How To Choose a Champagne
Hervé Rousseau of Flûte helps us discover which household items can be used instead of a saber
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As a working sommelier, I am often asked what I drink during the holidays. Although it is hard for me to answer the question simply during Thanksgiving or Christmas, it’s easy for New Year’s Eve: champagne!
I know you might be thinking, “Gee, thanks buddy, I didn’t need you to figure that out.” But stick with me — unlike many of my wine-loving peers, I am not a champagne freak 365 days a year. I do love some bubbles when the time is right, and ringing in a new year is the perfect time in my book. But it has to be done the right way or it shouldn’t be done at all.
Many party-goers drink inexpensive sparkling wines being touted by cheap party-throwers as “champagne.” Let me be clear: there is nothing you can drink that will ensure a raging headache the next day more than a $2 bottle of slightly sweet sparkling wine. I should also be fair and say that it doesn’t have to be champagne to be quality, but in this case, half the fun is the fact that you are splurging. After all, we are celebrating making it to another year and in my opinion, that should not be taken lightly!
Now that we have waited all year for the right moment for some bubbly, we can plan to drink some champagne from Champagne, the glorious region in northern France — also known as the mecca of bubbly wine. This is where a little knowledge and possibly a little effort can go a long ways.
What many people don’t know is that there are many family-owned, estate-bottled champagnes that fly under the radar in most parts of the wine-drinking world. I support, sell and drink some of the finest Champagne producers in the world and my money says you have never heard of any of them. The best part is that often they are much less money than the “big brands,” and usually much better quality.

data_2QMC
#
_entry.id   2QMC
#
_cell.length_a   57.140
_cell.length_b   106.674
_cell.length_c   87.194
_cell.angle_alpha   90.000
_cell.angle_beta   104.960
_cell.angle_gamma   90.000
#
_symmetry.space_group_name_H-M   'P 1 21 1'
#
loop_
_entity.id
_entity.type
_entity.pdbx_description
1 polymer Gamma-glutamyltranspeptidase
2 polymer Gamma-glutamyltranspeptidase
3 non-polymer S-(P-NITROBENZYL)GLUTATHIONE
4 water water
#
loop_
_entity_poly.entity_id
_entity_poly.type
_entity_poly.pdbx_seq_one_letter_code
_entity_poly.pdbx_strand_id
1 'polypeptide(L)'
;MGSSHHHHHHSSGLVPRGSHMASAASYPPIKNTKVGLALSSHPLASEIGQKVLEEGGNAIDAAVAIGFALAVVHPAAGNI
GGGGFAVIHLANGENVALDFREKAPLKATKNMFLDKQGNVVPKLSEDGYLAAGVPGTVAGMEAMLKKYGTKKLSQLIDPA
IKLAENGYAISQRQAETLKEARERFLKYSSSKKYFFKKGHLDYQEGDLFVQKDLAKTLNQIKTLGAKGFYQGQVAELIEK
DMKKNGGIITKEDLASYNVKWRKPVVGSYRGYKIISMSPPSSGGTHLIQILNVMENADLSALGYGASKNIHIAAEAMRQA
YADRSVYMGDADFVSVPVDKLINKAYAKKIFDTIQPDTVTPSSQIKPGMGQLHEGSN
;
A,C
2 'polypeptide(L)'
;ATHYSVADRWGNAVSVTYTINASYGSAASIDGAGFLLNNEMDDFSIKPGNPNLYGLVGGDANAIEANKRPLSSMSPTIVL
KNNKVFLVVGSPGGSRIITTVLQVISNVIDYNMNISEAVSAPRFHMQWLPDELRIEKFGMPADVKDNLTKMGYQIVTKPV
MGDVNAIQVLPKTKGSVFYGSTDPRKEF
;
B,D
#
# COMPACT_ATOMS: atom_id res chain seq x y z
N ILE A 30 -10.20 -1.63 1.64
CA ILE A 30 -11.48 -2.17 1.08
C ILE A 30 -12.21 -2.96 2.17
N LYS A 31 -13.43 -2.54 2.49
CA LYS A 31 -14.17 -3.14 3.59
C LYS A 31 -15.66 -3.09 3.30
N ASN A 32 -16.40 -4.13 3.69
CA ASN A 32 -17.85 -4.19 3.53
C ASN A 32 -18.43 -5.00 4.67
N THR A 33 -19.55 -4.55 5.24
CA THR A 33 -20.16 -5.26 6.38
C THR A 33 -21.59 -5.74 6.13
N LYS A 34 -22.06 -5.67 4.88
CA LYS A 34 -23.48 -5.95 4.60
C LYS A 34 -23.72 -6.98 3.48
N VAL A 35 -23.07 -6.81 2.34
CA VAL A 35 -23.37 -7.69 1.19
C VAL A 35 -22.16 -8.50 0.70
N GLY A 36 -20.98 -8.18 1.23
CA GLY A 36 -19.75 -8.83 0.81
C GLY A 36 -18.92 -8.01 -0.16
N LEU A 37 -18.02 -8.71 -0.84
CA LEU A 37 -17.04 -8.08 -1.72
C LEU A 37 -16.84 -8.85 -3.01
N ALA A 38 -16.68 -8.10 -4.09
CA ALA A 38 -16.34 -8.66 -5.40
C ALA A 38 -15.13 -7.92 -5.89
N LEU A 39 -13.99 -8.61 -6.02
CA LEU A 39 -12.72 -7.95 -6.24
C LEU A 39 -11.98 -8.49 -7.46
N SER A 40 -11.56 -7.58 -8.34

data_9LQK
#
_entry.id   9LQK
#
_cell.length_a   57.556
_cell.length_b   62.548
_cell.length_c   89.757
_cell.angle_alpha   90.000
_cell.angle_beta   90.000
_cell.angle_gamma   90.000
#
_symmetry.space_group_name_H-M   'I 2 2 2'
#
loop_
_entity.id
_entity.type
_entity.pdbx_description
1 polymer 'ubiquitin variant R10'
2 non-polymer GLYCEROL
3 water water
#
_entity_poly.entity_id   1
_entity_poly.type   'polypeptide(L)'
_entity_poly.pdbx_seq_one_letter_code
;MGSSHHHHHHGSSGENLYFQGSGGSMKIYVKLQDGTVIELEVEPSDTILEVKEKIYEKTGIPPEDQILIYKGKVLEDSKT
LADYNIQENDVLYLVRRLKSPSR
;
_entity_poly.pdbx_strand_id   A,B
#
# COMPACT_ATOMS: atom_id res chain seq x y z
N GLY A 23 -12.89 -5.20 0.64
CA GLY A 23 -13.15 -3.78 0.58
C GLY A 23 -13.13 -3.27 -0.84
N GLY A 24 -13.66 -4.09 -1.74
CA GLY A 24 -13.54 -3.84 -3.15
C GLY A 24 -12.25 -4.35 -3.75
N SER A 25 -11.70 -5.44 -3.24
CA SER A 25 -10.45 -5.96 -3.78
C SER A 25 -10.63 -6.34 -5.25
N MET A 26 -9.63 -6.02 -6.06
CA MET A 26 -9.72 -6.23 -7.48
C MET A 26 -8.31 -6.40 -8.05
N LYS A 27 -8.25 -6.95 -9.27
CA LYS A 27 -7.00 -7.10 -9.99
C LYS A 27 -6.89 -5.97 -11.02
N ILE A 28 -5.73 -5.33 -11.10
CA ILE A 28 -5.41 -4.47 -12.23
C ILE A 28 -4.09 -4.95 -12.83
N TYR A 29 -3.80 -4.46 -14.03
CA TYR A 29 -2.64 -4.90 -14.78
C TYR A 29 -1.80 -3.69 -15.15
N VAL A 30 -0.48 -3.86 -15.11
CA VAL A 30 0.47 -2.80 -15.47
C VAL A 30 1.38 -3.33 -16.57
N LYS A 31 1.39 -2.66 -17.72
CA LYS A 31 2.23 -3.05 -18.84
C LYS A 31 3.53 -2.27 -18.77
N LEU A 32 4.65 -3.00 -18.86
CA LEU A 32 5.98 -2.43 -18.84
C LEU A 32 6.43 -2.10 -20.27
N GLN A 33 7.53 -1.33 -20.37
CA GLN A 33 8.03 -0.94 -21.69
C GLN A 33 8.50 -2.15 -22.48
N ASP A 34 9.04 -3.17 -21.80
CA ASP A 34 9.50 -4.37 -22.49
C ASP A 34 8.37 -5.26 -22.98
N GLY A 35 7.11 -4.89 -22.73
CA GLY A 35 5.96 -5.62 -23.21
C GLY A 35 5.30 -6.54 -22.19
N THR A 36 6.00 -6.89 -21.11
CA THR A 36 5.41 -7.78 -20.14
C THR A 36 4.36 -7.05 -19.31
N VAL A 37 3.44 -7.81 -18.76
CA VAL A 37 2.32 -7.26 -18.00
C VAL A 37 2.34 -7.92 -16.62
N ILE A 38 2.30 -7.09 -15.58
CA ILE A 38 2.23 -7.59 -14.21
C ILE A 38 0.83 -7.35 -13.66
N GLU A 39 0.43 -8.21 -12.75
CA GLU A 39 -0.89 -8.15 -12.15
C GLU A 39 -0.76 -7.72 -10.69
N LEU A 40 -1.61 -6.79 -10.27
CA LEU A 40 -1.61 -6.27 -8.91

Another amazing thing is that many of these wines are bottled in magnums or larger, and are readily available for purchase. All you have to do is get online and find who has these beautiful bubbles in stock. This year, we at Restaurant Marc Forgione will be pouring the 2000 Gaston Chiquet out of a three-liter bottle, and I cannot wait. The top importer for these wines is Terry Theise; you can ask your retailer who his local importer is. Here are a few of my favorite producers to share with family and friends to ring in 2013:
• Pierre Gimonet
• Gaston Chiquet
• Pierre Peters
• Vilmart & Cie
• René Geoffroy
Of course, your local liquor store is stocked with Veuve Cliquot and Moët & Chandon. There is nothing wrong with those brands of champagne, if you want your party preparation to be easy. But remember this is the one time of year we pop a cork to celebrate the coming year, so live a little!
Matthew Conway is the creator of www.underripe.com, a wine-focused website geared towards the under ripe millennial generation. He serves as general manager / sommelier at Restaurant Marc Forgione. Conway is also a writer currently on the editorial advisory board for Boulder, Colo.-based Sommelier Journal.